Purloined Kouroi Recovered

Getty Images via ABC

Kouros-style marble statues, dated to the 6th century BC, are displayed on Tuesday at the National Archaeological Museum in central Athens.

The priceless artifacts were recovered by authorities three days ago during a sting operation in the Corinth prefecture of southern Greece, and specifically near the village of Klenia, which is located in vicinity of ancient Nemea. Two local men, identified as farmers, were charged with antiquities smuggling, while another is wanted.

The wanted man is allegedly the mastermind of the ring and has a previous criminal record with antiquities smuggling offenses.

According to reports, the two statues were dug up in the area eight months ago. The emblematic kouros, kouroi in the plural, were presented to the press during World Museum Day.

Speaking at the museum, Culture and Tourism Minister Pavlos Geroulanos and Greek Police (EL.AS) Chief Eleftherios Economou detailed the efforts made by authorities to apprehend the suspects as well as an ongoing probe into possible overseas buyers.

The sculptures, 1.82 and 1.78 meters tall, are considered unique works dating back to the late 6th century BC. According to archaeologists, the fact that makes them unique is that they are almost identical works sharing the same facial characteristics.

The damage observed on them, cut limbs and a head is recent and probably caused by excavation machinery, although archaeologists said the statues will be restored in full.

via Priceless ancient statues recovered by authorities.

Plenty of press piling up on this one (I’ll add some more later) … a thought that just occurred to me was that these are probably depicting Cleobis and Biton, no? One or both of them were victors at Nemea and statuary of them might be appropriately found in that vicinity …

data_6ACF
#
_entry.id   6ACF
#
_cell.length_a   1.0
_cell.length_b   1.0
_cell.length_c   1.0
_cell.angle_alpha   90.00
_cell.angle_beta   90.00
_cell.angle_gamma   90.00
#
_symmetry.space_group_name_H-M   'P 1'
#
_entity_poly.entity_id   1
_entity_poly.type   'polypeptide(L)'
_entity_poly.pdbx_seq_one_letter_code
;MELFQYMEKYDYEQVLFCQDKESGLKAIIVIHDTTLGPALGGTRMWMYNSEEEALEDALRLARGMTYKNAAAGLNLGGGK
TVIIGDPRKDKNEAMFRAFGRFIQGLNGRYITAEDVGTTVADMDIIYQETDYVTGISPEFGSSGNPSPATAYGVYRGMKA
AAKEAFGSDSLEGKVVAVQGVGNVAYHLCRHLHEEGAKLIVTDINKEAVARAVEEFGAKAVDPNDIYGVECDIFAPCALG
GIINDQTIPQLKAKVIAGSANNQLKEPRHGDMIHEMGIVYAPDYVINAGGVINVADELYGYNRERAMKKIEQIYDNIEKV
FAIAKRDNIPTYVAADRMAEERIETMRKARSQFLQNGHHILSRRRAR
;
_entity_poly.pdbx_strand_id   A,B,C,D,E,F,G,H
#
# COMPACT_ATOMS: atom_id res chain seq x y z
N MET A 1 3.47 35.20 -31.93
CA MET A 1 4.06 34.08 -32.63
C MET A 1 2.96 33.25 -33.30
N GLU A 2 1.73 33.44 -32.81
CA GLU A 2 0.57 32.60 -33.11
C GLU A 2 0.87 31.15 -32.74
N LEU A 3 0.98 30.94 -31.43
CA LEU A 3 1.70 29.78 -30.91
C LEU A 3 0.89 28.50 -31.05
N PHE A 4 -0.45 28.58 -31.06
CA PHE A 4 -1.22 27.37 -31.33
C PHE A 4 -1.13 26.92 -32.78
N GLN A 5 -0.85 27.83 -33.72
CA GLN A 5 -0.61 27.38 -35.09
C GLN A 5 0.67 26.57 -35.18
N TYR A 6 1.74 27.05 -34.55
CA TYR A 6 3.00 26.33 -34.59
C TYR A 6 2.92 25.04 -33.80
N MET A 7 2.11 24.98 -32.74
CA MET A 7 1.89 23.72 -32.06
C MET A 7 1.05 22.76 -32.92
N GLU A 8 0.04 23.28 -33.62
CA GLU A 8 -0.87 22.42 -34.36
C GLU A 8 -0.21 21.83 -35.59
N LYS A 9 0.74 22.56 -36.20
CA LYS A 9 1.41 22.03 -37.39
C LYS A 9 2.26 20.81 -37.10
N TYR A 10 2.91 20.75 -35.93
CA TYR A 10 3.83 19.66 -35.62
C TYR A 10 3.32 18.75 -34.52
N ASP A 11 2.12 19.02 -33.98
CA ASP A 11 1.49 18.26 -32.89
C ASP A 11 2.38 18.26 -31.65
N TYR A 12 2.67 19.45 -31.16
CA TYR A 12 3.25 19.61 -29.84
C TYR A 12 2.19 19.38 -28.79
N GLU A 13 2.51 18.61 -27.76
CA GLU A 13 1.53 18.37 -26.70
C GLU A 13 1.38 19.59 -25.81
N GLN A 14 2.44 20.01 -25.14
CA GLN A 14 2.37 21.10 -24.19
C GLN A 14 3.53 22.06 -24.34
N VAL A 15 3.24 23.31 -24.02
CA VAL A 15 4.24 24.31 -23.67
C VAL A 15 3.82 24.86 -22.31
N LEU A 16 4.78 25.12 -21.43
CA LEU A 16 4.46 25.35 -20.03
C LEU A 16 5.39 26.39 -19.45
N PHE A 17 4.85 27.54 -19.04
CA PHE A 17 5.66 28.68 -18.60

Addenda: the Cleobis and Biton claim comes from a paper by M. Miller; see, however: Sophocles S. Markianos, “The Chronology of the Herodotean Solon “Historia: Zeitschrift für Alte Geschichte, Vol. 23, No. 1 (1st Qtr., 1974), pp. 1-20, esp. the discussion in note  66 (sorry! had 23 there before … reading on a small screen) (The Miller paper is referenced there as well).

More coverage:

Ancient Greek ‘Austerity’

Location of Pieria Prefecture in Greece
Image via Wikipedia

In the wake of all that Greek ‘stuff’ that’s been happening comes an interesting item on a Greek precedent for ‘austerity’:

Ancient Greeks at the end of the 4th century BC apparently went through a period of austerity and curtailment of wasteful spending similar to that Greece is facing today, according to finds in tombs in Ancient Pydna recently brought to light by excavations conducted by the 27th Ephorate of Prehistorical and Classical Antiquities.

A recovery excavation in a land plot destined for the installation of a photovoltaic unit in the northwestern section of the fortified settlement of Ancient Pydna (in the present-day prefecture of Pieria) revealed two clusters of tombs dating back to the 4th and 3rd century BC respectively. The unviolated tombs bear witness to the passage from the age of wealth to an era of economic tightness in a region of strategic importance that was the most significant commercial center of the Macedonian kingdom.

At the end of the 4th century BC, Athenian custodian Demetrios Falireus, appointed by King Cassander of Macedon, issues a decree prohibiting the erection of opulent tombs or funeral monuments, and recommending curtailment of extravagance in funerary rituals. Thus, the 4th century BC tombs are impressive and ornately built, while those of the 3rd century BC are smaller and more frugal, deputy supervisor of the Pydna excavations Manthos Bessios told ANA-MPA.

Thus, where the 4th century tombs contained offerings made of precious materials, such as gold jewelry, elaborate vases and ivory-plated beds, the 3rd century BC tombs were smaller, less elaborate, and contained instead offerings of more mundane materials, such as clay, although both clusters of tombs were of men, women and children of the affluent social class.

via 3rd century BC Greeks went through austerity period | ANA.